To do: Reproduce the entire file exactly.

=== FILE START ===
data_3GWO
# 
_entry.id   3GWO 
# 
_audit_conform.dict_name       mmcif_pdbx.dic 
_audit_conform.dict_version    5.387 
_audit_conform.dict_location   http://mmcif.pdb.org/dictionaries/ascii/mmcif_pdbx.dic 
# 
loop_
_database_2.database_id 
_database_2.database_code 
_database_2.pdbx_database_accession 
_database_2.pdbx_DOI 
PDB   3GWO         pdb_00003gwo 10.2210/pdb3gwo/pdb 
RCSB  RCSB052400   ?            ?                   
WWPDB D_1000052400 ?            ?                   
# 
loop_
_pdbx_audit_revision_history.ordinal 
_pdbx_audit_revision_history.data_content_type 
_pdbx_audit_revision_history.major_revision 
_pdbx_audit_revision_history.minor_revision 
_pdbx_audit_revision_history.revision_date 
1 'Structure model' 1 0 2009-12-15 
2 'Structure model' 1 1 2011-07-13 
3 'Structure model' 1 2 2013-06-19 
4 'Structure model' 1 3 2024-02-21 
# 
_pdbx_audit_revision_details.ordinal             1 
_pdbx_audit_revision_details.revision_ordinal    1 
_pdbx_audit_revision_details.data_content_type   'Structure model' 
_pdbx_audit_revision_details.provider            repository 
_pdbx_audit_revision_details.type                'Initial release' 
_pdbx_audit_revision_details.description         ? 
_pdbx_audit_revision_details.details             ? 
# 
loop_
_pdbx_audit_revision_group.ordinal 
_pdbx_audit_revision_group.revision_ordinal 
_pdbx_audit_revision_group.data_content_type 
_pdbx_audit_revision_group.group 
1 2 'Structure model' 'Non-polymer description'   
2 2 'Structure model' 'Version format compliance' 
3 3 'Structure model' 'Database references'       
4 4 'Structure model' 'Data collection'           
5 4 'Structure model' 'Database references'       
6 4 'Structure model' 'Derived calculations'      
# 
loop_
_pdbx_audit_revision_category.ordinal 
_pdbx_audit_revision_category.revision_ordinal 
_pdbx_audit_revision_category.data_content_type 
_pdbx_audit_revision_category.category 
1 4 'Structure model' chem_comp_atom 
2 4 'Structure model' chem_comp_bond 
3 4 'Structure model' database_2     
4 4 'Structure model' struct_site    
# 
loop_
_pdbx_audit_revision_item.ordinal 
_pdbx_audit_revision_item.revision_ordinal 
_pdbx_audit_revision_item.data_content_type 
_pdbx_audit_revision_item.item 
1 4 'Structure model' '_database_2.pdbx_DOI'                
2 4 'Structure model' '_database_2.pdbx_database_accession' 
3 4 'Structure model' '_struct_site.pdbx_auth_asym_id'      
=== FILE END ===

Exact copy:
data_3GWO
# 
_entry.id   3GWO 
# 
_audit_conform.dict_name       mmcif_pdbx.dic 
_audit_conform.dict_version    5.387 
_audit_conform.dict_location   http://mmcif.pdb.org/dictionaries/ascii/mmcif_pdbx.dic 
# 
loop_
_database_2.database_id 
_database_2.database_code 
_database_2.pdbx_database_accession 
_database_2.pdbx_DOI 
PDB   3GWO         pdb_00003gwo 10.2210/pdb3gwo/pdb 
RCSB  RCSB052400   ?            ?                   
WWPDB D_1000052400 ?            ?                   
# 
loop_
_pdbx_audit_revision_history.ordinal 
_pdbx_audit_revision_history.data_content_type 
_pdbx_audit_revision_history.major_revision 
_pdbx_audit_revision_history.minor_revision 
_pdbx_audit_revision_history.revision_date 
1 'Structure model' 1 0 2009-12-15 
2 'Structure model' 1 1 2011-07-13 
3 'Structure model' 1 2 2013-06-19 
4 'Structure model' 1 3 2024-02-21 
# 
_pdbx_audit_revision_details.ordinal             1 
_pdbx_audit_revision_details.revision_ordinal    1 
_pdbx_audit_revision_details.data_content_type   'Structure model' 
_pdbx_audit_revision_details.provider            repository 
_pdbx_audit_revision_details.type                'Initial release' 
_pdbx_audit_revision_details.description         ? 
_pdbx_audit_revision_details.details             ? 
# 
loop_
_pdbx_audit_revision_group.ordinal 
_pdbx_audit_revision_group.revision_ordinal 
_pdbx_audit_revision_group.data_content_type 
_pdbx_audit_revision_group.group 
1 2 'Structure model' 'Non-polymer description'   
2 2 'Structure model' 'Version format compliance' 
3 3 'Structure model' 'Database references'       
4 4 'Structure model' 'Data collection'           
5 4 'Structure model' 'Database references'       
6 4 'Structure model' 'Derived calculations'      
# 
loop_
_pdbx_audit_revision_category.ordinal 
_pdbx_audit_revision_category.revision_ordinal 
_pdbx_audit_revision_category.data_content_type 
_pdbx_audit_revision_category.category 
1 4 'Structure model' chem_comp_atom 
2 4 'Structure model' chem_comp_bond 
3 4 'Structure model' database_2     
4 4 'Structure model' struct_site    
# 
loop_
_pdbx_audit_revision_item.ordinal 
_pdbx_audit_revision_item.revision_ordinal 
_pdbx_audit_revision_item.data_content_type 
_pdbx_audit_revision_item.item 
1 4 'Structure model' '_database_2.pdbx_DOI'                
2 4 'Structure model' '_database_2.pdbx_database_accession' 
3 4 'Structure model' '_struct_site.pdbx_auth_asym_id'      